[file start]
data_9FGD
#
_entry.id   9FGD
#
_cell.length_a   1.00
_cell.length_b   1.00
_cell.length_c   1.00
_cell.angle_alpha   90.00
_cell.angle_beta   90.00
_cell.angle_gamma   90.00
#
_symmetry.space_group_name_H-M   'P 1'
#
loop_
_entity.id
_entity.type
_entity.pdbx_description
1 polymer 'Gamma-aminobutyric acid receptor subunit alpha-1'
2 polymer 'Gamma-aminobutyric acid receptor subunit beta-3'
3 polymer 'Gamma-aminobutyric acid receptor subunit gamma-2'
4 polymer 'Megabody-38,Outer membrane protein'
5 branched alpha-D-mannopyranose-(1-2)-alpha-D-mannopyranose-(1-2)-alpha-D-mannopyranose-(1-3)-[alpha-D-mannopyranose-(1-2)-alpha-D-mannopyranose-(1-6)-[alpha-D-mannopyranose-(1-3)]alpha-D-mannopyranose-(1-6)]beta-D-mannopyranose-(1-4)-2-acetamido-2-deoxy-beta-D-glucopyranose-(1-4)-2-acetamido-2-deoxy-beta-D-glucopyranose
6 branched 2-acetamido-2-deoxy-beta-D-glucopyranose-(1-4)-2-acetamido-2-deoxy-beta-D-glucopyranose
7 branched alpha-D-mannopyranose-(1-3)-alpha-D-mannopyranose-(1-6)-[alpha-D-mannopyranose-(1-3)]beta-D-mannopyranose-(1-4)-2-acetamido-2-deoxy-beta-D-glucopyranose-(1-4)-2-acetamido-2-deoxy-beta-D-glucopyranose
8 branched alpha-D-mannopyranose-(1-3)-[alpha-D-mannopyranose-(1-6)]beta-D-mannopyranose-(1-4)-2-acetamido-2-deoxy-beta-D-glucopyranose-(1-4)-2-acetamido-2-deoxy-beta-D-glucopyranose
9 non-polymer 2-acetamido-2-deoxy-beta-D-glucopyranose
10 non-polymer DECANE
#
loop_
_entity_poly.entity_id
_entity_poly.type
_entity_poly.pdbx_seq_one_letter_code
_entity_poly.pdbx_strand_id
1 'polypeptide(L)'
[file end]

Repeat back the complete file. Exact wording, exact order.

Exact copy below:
data_9FGD
#
_entry.id   9FGD
#
_cell.length_a   1.00
_cell.length_b   1.00
_cell.length_c   1.00
_cell.angle_alpha   90.00
_cell.angle_beta   90.00
_cell.angle_gamma   90.00
#
_symmetry.space_group_name_H-M   'P 1'
#
loop_
_entity.id
_entity.type
_entity.pdbx_description
1 polymer 'Gamma-aminobutyric acid receptor subunit alpha-1'
2 polymer 'Gamma-aminobutyric acid receptor subunit beta-3'
3 polymer 'Gamma-aminobutyric acid receptor subunit gamma-2'
4 polymer 'Megabody-38,Outer membrane protein'
5 branched alpha-D-mannopyranose-(1-2)-alpha-D-mannopyranose-(1-2)-alpha-D-mannopyranose-(1-3)-[alpha-D-mannopyranose-(1-2)-alpha-D-mannopyranose-(1-6)-[alpha-D-mannopyranose-(1-3)]alpha-D-mannopyranose-(1-6)]beta-D-mannopyranose-(1-4)-2-acetamido-2-deoxy-beta-D-glucopyranose-(1-4)-2-acetamido-2-deoxy-beta-D-glucopyranose
6 branched 2-acetamido-2-deoxy-beta-D-glucopyranose-(1-4)-2-acetamido-2-deoxy-beta-D-glucopyranose
7 branched alpha-D-mannopyranose-(1-3)-alpha-D-mannopyranose-(1-6)-[alpha-D-mannopyranose-(1-3)]beta-D-mannopyranose-(1-4)-2-acetamido-2-deoxy-beta-D-glucopyranose-(1-4)-2-acetamido-2-deoxy-beta-D-glucopyranose
8 branched alpha-D-mannopyranose-(1-3)-[alpha-D-mannopyranose-(1-6)]beta-D-mannopyranose-(1-4)-2-acetamido-2-deoxy-beta-D-glucopyranose-(1-4)-2-acetamido-2-deoxy-beta-D-glucopyranose
9 non-polymer 2-acetamido-2-deoxy-beta-D-glucopyranose
10 non-polymer DECANE
#
loop_
_entity_poly.entity_id
_entity_poly.type
_entity_poly.pdbx_seq_one_letter_code
_entity_poly.pdbx_strand_id
1 'polypeptide(L)'